The Twitter stock IPO is going to happen - it's no longer a question of if, but of when. The company is the latest social media concern to go public, and investors and commentators alike are looking forward to the festivities.
It remains to be seen whether or not Nasdaq can avoid the issues that it ran into with Facebook Inc. (Nasdaq: FB). That IPO was one of the biggest in history. The company had a market cap of $104 billion, unprecedented for an IPO.
But the offering was beset by... nearly everything that could go wrong with an IPO. The exchange suffered a computer malfunction that misplaced somewhere between $10 and $20 million worth of share orders. There were allegations that underwriter Morgan Stanley (NYSE: MS) offered too many shares at too high a price.
Although it's impossible to tell for sure, as the JOBS act allows firms with less than $1 billion in annual revenue to keep IPO details confidential, the smart money says that Twitter will open lower - much lower - than Facebook did, in order to allow the markets to regulate themselves and for shares to appreciate according to market forces. It remains to be seen whether or not this is a wise move, but it's undeniably more level-headed.
Who Wins the Most from Twitter's Stock IPO
However the Twitter stock IPO fares, the biggest winners will be the early investors, the angel investors, and the people who started the undertaking. The New York Timestells the story of Twitter founder Evan Williams passing the hat around among some of Silicon Valley's many financiers as he was starting out. He lit upon Dick Costolo, who agreed to put up $25,000.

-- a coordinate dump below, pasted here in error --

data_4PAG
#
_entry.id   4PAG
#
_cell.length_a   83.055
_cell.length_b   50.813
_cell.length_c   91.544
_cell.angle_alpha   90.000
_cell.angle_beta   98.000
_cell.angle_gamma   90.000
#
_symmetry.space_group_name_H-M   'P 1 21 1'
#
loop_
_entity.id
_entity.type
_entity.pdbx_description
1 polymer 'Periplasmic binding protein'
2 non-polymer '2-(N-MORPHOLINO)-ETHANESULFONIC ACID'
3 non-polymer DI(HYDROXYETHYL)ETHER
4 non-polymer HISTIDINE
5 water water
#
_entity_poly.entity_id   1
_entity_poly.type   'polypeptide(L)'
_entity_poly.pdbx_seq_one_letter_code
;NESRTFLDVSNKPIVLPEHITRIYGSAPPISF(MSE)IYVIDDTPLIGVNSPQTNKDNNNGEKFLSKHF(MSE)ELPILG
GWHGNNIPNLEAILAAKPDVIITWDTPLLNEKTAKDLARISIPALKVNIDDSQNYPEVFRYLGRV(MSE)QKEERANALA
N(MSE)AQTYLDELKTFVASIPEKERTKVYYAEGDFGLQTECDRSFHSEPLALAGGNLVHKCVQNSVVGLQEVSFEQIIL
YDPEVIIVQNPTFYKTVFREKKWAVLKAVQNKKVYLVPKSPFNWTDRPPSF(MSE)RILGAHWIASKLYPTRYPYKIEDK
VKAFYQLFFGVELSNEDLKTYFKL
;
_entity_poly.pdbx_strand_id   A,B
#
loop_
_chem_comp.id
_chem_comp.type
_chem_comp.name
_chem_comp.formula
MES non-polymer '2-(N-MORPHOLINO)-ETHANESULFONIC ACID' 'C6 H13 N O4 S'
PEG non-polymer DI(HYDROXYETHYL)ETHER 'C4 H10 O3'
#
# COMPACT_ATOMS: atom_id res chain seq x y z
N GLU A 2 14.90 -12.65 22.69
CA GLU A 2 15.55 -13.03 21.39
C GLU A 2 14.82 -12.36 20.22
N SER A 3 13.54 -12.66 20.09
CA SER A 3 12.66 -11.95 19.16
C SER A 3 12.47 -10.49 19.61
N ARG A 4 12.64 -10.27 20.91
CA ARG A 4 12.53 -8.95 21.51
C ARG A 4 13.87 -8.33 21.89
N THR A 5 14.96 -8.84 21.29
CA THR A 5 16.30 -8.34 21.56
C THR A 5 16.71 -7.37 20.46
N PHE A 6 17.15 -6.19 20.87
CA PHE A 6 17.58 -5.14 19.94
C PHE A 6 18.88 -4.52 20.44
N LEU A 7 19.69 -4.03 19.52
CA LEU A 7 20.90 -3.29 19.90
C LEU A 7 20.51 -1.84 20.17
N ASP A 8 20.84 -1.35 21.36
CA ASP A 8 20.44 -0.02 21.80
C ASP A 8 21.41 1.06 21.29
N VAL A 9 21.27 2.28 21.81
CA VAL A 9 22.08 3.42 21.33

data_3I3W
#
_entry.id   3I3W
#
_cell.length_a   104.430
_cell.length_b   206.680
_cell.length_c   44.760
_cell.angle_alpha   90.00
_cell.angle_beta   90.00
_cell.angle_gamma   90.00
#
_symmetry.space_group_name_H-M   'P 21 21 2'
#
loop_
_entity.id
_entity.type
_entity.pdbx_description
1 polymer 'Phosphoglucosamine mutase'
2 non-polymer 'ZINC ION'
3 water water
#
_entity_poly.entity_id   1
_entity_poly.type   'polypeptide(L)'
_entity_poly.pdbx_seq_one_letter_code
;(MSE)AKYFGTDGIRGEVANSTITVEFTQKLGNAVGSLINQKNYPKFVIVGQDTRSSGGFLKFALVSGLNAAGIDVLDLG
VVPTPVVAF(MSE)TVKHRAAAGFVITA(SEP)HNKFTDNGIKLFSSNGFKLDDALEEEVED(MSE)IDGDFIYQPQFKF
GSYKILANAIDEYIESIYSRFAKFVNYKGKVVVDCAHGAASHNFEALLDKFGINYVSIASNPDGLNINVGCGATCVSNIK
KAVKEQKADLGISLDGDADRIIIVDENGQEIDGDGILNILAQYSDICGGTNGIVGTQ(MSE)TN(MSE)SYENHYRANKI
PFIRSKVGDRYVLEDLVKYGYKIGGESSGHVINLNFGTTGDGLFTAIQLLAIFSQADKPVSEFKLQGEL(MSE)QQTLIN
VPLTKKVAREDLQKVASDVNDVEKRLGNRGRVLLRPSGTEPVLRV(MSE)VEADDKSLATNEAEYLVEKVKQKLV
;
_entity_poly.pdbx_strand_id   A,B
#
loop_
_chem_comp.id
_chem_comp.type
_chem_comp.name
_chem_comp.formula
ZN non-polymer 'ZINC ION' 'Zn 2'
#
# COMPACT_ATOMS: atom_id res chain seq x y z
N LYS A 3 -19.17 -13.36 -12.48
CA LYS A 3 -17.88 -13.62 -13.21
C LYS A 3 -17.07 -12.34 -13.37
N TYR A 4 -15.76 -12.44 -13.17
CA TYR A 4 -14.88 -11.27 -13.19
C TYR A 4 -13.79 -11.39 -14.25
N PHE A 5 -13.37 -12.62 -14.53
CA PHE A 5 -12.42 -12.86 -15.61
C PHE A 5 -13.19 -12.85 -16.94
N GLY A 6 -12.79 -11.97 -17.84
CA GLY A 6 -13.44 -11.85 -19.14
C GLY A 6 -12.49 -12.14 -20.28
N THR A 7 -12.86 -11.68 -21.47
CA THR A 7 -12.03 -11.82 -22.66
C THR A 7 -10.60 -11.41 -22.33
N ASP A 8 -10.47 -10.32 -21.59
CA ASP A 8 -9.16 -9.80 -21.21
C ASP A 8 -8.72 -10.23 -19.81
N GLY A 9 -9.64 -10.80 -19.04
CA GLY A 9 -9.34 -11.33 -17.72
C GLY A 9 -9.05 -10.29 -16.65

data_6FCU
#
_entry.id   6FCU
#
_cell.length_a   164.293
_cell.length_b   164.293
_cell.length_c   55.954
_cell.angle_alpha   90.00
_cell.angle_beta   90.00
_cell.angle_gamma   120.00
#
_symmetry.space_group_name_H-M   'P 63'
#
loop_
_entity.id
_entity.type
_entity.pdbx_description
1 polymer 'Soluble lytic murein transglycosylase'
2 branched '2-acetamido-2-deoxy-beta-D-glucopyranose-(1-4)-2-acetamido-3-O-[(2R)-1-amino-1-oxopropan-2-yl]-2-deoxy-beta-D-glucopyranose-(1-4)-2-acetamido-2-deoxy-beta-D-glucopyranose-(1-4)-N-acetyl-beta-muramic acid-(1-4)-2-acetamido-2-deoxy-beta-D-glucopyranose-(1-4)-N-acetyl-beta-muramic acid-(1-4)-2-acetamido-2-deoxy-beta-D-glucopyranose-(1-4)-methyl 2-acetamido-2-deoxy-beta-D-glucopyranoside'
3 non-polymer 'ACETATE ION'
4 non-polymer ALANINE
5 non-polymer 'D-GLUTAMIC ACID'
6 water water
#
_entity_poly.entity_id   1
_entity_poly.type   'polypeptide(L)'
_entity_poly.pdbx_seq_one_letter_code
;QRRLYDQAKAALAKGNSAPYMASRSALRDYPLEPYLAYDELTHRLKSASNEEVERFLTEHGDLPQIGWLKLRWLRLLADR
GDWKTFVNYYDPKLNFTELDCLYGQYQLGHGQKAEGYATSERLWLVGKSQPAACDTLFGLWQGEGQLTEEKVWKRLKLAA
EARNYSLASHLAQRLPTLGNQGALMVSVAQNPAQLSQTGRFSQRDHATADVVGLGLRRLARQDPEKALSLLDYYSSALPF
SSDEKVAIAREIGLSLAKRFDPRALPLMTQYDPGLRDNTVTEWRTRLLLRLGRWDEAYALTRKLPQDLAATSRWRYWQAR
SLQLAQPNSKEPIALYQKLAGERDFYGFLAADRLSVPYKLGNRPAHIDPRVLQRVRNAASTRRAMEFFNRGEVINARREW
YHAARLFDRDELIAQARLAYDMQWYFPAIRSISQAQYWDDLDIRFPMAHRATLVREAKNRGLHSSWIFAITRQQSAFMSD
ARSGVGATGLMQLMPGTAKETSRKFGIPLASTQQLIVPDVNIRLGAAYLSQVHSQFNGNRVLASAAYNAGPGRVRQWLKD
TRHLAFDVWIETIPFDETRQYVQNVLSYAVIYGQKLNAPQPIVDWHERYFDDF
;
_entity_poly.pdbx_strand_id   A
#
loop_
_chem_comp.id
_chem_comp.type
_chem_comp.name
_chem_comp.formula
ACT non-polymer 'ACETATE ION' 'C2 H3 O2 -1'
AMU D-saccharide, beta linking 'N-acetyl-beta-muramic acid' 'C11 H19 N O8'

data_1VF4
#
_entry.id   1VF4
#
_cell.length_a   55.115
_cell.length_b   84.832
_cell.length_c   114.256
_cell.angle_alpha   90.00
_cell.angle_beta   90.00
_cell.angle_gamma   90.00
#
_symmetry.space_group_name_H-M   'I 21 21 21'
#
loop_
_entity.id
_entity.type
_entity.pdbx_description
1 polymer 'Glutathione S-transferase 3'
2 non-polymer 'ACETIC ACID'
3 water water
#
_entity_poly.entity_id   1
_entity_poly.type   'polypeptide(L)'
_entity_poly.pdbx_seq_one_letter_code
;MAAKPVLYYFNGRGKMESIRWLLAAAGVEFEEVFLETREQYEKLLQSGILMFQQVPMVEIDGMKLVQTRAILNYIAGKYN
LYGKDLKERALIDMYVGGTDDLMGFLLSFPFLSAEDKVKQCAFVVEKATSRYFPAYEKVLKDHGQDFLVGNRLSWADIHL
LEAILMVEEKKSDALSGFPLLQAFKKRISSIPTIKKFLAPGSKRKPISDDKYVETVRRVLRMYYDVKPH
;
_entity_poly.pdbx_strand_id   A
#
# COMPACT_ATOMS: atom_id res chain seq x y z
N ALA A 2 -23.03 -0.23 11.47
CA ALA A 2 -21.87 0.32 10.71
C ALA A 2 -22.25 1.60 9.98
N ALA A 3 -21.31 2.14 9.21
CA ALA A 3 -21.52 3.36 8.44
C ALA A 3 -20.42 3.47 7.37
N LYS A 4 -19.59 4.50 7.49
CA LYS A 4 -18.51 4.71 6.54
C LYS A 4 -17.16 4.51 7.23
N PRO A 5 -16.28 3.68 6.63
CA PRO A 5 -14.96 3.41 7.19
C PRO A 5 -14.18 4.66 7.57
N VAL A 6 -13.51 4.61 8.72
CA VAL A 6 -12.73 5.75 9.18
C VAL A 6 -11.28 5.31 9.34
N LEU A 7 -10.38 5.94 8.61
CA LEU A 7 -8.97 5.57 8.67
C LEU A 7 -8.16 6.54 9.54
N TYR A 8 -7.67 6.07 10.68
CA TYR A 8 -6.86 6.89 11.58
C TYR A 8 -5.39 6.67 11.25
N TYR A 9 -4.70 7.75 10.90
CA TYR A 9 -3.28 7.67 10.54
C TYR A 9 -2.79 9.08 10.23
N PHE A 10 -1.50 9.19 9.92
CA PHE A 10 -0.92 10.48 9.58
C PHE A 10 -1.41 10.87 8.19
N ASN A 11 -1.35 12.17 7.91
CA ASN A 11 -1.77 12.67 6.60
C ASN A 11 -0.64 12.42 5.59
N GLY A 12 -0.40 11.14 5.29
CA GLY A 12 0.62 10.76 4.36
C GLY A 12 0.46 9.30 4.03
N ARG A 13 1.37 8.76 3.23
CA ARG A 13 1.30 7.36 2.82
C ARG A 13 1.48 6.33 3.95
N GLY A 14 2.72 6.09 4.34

Six years later, Dick Costolo is the chief executive officer (CEO) of Twitter. The New York Timesestimates Costolo's $25,000 stake to be worth more than $10 million now, not including anything he's entitled to as part of his CEO compensation. It's a near certainty that Evan Williams himself is set to be America's newest billionaire.
The underwriters usually do well, too. In Twitter's case, Goldman Sachs is taking the lions' share of the underwriting. According to Bloomberg, this will put Goldman on track to be the top underwriter in the United States for the first time since 2009. JPMorgan Chase & Co (NYSE: JPM), Morgan Stanley, and Deutsche Bank AG (USA) (NYSE: DB) will all take on underwriting duties - and profits - as well.
After all these categories of people get their cut, it's next to impossible for individual retail investors to pick up the very best IPO shares. The system works against smaller investors, by design if not intention.
But maybe that's not a bad thing.
The truth is that there have been plenty of "hot" IPOs that have fizzled, and in the worst cases they've burnt investors.
Facebook is a great example. The problems with the IPO, the valuation and technical issues, were so bad that shares have only recovered in the last few weeks, after a year in the basement. The offering price was $38 per share in May 2012, and it was August 2013 before they hit that level again. The shares hit a low of $18.80.
Facebook Wasn't the Worst IPO